Next, the program turns on the transmitter. This process varies depending upon if the transmitter is a tube-type or “solid-state” transmitter. For example, if the transmitter is tube-type, the program can turn on the filaments for 30 seconds, and then turn the HV on.
After the transmitter is turned on, the program waits 30 seconds and then checks if the power output is normal. “Normal” is defined by what the engineer considers to be the acceptable operating range for the particular transmitter being tested. If the transmitter power output is excessively low, the program gives the command for an instant shutdown and sends an alert email to the technical staff informing them of a test failure.
If the transmitter power output is within acceptable limits, it is time to check the rest of the parameters. The program continues by setting a loop counter to zero (the reason for this is addressed below).
The program enters the main test loop. Here, it can inspect as many parameters as an engineer chooses, and he/she can add, alter or delete a parameter by simply editing the software. In this example, the loop will examine power output, audio level “modulation” and PPM decode OK/fail. I monitor these particular parameters because I believe their combined results provide a good qualification of the system as a whole.
The program now cycles through the loop. During each iteration, the program checks one parameter and then increments the loop counter by one. The first loop iteration checks the power output level; the second iteration checks the audio level; the third checks PPM status again; and so on. If a parameter failure is detected at any point during the loop, the program exits the test routine, sends an alert email and performs a shutdown procedure (transmitter off, delay, dummy load blower off, etc.).
The settings for the delay timer and the loop counter are important. My system’s delay timer is set for a relatively short delay time (10–15 seconds), while the loop counter maximum is set so that the product of the loop counter maximum setting and the delay timer equals 15 minutes. I chose this time limit because I believe that 15 minutes is long enough to run a stable test without stressing air conditioning and significantly raising utility bills. Keeping delay timer settings of short duration allows the routine to more or less continuously monitor parameters during the test and more quickly react to failures during the test process.
Once you initiate a remote monitoring process at one site, it can become quite addictive. Your first testing routine will likely inspire other ideas and improvements. You can “tune” your routine by editing the software. Find what works best for your operation—that’s half the fun of automated testing!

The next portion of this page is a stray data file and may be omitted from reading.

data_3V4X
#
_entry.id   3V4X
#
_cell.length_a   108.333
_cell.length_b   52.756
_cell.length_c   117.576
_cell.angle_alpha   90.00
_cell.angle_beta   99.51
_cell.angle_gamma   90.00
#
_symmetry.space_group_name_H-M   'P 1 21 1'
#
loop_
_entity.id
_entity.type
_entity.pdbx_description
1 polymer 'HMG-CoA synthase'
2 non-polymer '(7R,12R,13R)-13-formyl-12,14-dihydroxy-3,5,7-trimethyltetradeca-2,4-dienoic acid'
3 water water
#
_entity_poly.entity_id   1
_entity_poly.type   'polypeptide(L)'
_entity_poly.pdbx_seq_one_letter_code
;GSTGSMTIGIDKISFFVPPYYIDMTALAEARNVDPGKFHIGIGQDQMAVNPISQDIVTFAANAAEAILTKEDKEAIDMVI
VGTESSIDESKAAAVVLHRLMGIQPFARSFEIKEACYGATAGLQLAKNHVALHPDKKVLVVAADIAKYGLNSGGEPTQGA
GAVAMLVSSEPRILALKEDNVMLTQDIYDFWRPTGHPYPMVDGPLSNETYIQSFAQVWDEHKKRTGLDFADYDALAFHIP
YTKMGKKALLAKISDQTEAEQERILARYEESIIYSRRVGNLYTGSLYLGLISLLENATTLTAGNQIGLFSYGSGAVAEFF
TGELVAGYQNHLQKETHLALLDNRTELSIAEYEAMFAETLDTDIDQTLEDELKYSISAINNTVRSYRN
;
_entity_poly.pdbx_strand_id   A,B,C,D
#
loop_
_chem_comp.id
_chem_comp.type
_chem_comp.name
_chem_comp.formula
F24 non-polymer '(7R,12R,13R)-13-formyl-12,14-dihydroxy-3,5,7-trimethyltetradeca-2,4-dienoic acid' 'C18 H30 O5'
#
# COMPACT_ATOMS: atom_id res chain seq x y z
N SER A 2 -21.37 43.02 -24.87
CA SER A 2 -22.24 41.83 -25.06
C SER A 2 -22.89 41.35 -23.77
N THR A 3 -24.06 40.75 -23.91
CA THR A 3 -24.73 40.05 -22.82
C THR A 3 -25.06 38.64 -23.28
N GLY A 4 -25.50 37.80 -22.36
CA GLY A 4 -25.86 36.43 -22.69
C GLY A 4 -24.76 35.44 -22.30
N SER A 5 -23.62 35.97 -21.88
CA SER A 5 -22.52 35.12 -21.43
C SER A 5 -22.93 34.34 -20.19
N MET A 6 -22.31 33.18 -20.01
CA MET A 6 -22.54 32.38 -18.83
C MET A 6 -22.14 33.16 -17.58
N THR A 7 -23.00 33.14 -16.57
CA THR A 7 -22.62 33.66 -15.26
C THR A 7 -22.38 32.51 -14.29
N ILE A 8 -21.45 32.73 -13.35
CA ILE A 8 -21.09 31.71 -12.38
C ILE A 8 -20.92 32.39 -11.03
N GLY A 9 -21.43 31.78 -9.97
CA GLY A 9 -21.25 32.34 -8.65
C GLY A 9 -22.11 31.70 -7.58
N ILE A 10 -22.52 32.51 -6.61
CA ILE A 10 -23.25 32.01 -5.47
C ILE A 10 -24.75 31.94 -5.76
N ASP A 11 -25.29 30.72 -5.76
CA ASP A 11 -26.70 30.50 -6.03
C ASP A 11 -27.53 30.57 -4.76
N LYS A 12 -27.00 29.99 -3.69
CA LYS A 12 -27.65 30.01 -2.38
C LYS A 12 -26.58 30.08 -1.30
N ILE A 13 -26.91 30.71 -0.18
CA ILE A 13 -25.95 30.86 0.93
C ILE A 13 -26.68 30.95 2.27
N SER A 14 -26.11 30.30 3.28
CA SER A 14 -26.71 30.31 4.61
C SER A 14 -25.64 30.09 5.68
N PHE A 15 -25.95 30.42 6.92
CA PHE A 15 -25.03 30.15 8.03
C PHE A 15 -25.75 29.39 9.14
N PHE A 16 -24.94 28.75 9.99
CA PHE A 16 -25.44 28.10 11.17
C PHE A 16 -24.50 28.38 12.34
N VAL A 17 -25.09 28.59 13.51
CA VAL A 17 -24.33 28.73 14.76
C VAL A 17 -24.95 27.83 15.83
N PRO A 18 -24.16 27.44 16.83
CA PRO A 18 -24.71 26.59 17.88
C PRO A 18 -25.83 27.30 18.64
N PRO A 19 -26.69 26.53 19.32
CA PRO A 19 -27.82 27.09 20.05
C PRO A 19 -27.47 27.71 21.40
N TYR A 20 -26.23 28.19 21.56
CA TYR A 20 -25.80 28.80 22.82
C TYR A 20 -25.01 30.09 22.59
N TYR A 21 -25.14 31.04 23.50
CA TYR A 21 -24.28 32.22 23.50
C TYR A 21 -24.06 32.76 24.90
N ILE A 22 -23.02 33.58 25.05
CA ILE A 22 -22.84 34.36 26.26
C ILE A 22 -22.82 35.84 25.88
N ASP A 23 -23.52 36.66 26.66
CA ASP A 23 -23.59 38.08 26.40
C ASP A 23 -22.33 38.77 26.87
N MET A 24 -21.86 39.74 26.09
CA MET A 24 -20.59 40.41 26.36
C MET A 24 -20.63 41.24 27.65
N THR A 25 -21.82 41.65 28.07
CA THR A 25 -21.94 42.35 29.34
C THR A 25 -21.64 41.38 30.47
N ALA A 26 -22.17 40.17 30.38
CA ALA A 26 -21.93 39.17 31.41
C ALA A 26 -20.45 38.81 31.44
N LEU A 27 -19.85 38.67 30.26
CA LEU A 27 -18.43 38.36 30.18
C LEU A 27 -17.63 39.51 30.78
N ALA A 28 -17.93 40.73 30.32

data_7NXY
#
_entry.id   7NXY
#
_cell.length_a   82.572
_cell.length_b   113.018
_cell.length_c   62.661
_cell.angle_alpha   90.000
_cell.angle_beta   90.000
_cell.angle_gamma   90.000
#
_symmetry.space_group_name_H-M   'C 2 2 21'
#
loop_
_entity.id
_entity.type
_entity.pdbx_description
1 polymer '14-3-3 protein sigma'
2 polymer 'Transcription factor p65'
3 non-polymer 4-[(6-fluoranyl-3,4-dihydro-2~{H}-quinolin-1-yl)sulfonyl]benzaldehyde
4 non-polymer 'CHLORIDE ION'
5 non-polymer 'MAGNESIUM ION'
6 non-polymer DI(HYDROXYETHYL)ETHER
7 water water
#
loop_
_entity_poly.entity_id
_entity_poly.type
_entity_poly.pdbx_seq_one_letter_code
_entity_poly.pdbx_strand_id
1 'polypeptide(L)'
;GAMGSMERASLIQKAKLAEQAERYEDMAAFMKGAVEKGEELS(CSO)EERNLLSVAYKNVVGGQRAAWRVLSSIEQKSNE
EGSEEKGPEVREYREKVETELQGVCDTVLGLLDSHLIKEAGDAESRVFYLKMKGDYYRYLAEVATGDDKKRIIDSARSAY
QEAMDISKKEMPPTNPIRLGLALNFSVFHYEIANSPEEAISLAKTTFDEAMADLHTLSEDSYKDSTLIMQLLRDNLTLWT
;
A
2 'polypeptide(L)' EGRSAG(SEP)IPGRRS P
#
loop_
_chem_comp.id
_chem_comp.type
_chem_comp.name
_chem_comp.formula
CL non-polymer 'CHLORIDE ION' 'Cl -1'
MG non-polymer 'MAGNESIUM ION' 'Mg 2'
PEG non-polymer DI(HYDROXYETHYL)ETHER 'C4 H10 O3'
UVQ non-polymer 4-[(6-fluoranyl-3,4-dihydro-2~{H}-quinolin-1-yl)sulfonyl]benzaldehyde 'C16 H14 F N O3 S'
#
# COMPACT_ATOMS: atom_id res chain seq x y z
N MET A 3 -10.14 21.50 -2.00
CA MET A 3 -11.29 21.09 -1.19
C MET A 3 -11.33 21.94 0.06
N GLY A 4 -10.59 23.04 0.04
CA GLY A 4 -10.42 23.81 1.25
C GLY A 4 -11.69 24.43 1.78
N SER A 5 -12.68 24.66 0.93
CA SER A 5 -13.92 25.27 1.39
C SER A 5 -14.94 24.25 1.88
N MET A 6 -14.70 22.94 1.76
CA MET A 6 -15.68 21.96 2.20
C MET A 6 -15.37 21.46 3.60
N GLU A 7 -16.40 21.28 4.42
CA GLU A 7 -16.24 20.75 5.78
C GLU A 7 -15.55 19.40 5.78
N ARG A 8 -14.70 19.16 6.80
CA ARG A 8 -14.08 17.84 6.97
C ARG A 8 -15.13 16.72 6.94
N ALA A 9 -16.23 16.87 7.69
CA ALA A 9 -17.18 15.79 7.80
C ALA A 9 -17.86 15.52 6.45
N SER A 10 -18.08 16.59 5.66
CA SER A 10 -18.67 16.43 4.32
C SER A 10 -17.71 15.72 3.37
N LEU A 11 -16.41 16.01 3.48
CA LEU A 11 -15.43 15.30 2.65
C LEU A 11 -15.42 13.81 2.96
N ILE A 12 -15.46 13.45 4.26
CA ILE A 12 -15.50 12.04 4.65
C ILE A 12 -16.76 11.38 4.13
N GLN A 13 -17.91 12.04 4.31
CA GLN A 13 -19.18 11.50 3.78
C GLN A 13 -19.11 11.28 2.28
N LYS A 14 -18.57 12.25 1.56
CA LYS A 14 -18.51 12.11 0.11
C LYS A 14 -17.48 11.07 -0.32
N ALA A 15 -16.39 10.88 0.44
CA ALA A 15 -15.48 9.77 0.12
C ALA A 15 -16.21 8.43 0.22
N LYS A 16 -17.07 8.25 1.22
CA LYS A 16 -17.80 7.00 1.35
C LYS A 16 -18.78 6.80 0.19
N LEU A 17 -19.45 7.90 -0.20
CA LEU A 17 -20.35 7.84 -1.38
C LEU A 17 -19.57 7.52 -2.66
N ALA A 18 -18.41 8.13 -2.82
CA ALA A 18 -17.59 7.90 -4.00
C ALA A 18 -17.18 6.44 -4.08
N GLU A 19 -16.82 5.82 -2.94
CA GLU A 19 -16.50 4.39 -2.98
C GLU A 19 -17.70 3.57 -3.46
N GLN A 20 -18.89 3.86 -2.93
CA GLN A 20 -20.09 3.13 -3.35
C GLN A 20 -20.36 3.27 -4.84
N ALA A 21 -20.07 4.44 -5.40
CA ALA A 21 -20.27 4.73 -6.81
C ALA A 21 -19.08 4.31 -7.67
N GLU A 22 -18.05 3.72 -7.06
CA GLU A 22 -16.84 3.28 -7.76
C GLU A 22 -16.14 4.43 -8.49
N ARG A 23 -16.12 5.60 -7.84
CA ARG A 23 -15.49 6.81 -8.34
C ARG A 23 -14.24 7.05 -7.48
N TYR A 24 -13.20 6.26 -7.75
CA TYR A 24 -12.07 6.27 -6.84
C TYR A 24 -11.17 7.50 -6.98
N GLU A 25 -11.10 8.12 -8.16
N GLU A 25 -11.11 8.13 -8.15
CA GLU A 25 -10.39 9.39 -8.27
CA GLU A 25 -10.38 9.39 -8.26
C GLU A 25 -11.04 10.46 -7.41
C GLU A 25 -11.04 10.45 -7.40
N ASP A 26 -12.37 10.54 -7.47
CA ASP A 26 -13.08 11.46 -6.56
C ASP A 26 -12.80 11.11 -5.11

I should mention at this point that at minimum, three remote control vendors (Burk, Davicom and WorldCast Systems) offer scripting software that will permit you to implement a flow chart such as the one presented here as well as even more intricate routines to fit your specific requirements.
REAL WORLD IMPLEMENTATION
Let me provide two recent personal experiences to demonstrate how remote monitoring saved the day at my facility.
Recently, we received an email alert that the standby transmitter at our site in Beverly Hills failed the weekly automatic test. After driving through L.A. traffic to the site, we discovered the transmitter had multiple issues, including an open filament variable voltage control transformer, an inoperative SSR (which controlled the bias on/off), a failed bias circuit breaker and a control relay that had fused contacts. Obviously, something nasty had happened up there, but what’s really important is this: Without the alert from our automatic monitoring system, the failure might have gone undetected until the standby transmitter was needed.
In another instance, the weekly test for an auxiliary transmitter at one of our AM stations (the flagship for the Los Angeles Dodgers) alerted us that, although the transmitter was operating normally and at full power, its audio chain was silent! The radio STL link selected as the audio source for this transmitter had no audio output (we have three audio sources and select a different source for each of the three transmitters). This is a four-hop link (yes that’s right—four-hops) and in this case, the source of the trouble was at one of the intermediate points in the path. We selected an alternate audio source until the root cause with the radio link was resolved. The automatic test alert had again saved us from a “surprise” outage. We have a saying here in L.A.: “Got to keep Vin Scully on the air!”
I spend a good deal of time in my job working on spreadsheets and budgets, reading long emails and attending meetings and conference calls. While busy with these office duties, it’s always reassuring when an email pops up with the message, “KXXX auxiliary transmitter test results normal.”
I hope the approach I’ve outlined in this article can benefit you and your facility. Let’s put this technology to work for us!
Sloatman is the director of engineering and IT for iHeartMedia Los Angeles.